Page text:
GLO.ACT embarks on data collection exercise as part of a Smuggling of Migrants survey in South Africa

Mpumalanga, South Africa -  13 October 2017 - Better data on Trafficking in Persons (TIP) and the Smuggling of Migrants (SOM) is a priority need and a challenge in South Africa. The absence of relevant legislation, until 2013, is likely to have contributed to confusion about how to identify TIP and SOM cases over the past decade. South Africa is a party to the United Nations Convention on Transnational Organized Crime and the supplementing Protocols on TIP and SOM. It recently adopted the Prevention and Combating of Trafficking in Person Acts no. 7/2003. A bill on SOM is currently being drafted and a revision of other policy areas related to migration is also underway. There is currently no systematic collection and analysis of data on TIP and SOM. In terms of trafficking, different departments produce their own statistics, disaggregated according to different parameters. Data collection is also hampered by gaps in the identification TIP victims; particularly those trafficked for purposes other than sexual exploitation.

It is in this context that GLO.ACT, in collaboration with the Central Law Enforcement Unit of the Department of Home Affairs (DHA), embarked on a countrywide SOM survey. The data collection exercise has seen GLO.ACT and central law enforcement unit visit various places in the Republic of South Africa to conduct face-to-face interviews with foreign nationals as part of the data collection exercise. The data collection has taken place in the following places: Lindela Repatriation Centre in Krugersdorp, Desmond Tutu Refugee Centre in Pretoria, Musina border post in the Limpopo Province and the Lebombo border post in Mpumalanga.

The key objectives of the SOM survey are:

  • To profile smuggled migrants by age, gender, nationality and country of origin;
  • To identify main smuggling routes to South Africa;
  • To create an understanding of the methods used in smuggling and trafficking and the nature of the organizations/networks involved;
  • To determine financial and material benefit obtained from SOM;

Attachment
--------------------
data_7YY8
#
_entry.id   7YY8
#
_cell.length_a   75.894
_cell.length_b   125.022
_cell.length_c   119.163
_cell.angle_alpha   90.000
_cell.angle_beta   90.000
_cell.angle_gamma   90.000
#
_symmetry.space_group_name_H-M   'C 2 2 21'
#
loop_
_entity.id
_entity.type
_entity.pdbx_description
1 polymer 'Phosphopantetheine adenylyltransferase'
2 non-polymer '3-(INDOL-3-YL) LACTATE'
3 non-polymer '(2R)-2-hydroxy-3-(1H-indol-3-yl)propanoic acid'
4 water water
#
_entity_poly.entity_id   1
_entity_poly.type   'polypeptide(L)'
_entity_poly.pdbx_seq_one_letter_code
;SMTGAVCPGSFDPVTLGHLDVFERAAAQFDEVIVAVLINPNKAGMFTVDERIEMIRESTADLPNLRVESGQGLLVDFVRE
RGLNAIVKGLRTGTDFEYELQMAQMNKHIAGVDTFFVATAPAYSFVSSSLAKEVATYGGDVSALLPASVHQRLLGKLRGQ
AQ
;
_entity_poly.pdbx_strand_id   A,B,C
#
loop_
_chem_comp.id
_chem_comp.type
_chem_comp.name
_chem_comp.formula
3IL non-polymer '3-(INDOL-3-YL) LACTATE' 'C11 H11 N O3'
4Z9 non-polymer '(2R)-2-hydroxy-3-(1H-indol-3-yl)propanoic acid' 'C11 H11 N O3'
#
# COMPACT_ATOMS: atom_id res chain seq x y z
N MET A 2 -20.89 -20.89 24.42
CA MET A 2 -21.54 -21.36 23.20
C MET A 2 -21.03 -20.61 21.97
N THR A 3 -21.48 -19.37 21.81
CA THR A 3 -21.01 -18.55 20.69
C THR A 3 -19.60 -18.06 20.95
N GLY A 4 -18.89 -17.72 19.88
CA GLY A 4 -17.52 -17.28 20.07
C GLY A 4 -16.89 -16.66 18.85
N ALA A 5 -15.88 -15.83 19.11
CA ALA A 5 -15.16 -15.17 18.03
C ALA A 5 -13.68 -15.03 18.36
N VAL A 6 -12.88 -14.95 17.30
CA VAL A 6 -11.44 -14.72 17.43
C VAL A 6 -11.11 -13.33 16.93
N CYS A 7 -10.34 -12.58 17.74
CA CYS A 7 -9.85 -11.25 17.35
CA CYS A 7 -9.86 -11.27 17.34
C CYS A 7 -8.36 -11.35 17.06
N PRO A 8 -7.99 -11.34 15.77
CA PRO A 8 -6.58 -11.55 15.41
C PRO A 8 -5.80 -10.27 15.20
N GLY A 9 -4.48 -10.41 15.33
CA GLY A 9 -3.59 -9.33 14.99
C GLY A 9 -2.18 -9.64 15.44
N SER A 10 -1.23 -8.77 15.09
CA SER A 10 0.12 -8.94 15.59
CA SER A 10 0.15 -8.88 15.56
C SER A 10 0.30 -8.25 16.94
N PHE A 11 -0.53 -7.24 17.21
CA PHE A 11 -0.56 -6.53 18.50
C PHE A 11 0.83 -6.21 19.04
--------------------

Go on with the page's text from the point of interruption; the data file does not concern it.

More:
• To create an understanding of the drivers for SOM;
  • To determine where smuggled migrants settle in South Africa.

It is expected that the study will inform policy decisions around migration and also have an impact on the draft SOM legislation that DHA is working on. Other expected outcomes of the survey are:

  • Increased knowledge of the profile of smuggled migrants;
  • Increased knowledge of the main smuggling routes to South Africa;
  • Increased knowledge and understanding of the methods used in smuggling and also the drivers of SOM;
  • DHA and other stakeholders in the criminal justice system will be in a better position to prevent and combat SOM.

The Global Action to Prevent and Address Trafficking in Persons and the Smuggling of Migrants (GLO.ACT) is a four-year (2015-2019), €11 million joint initiative by the European Union (EU) and the United Nations Office on Drugs and Crime (UNODC). The project is being implemented in partnership with the International Organization for Migration (IOM) and the United Nations Children's Fund (UNICEF). GLO.ACT aims to provide assistance to governmental authorities and civil society organizations across 13 strategically selected countries: Belarus, Brazil, Colombia, Egypt, Kyrgyz Republic, Lao PDR, Mali, Morocco, Nepal, Niger, Pakistan, South Africa, Ukraine.  GLO.ACT works with the 13 countries to plan and implement strategic national counter-trafficking and counter smuggling efforts through a prevention, protection, prosecution, and partnerships approach. It supports the development of more effective responses to trafficking and smuggling, including providing assistance to victims of trafficking and vulnerable migrants through the strengthening of identification, referral, and direct support mechanisms.


For more information, please contact:

Mr. Banele Kunene,

National Project Officer


Twitter:   @glo_act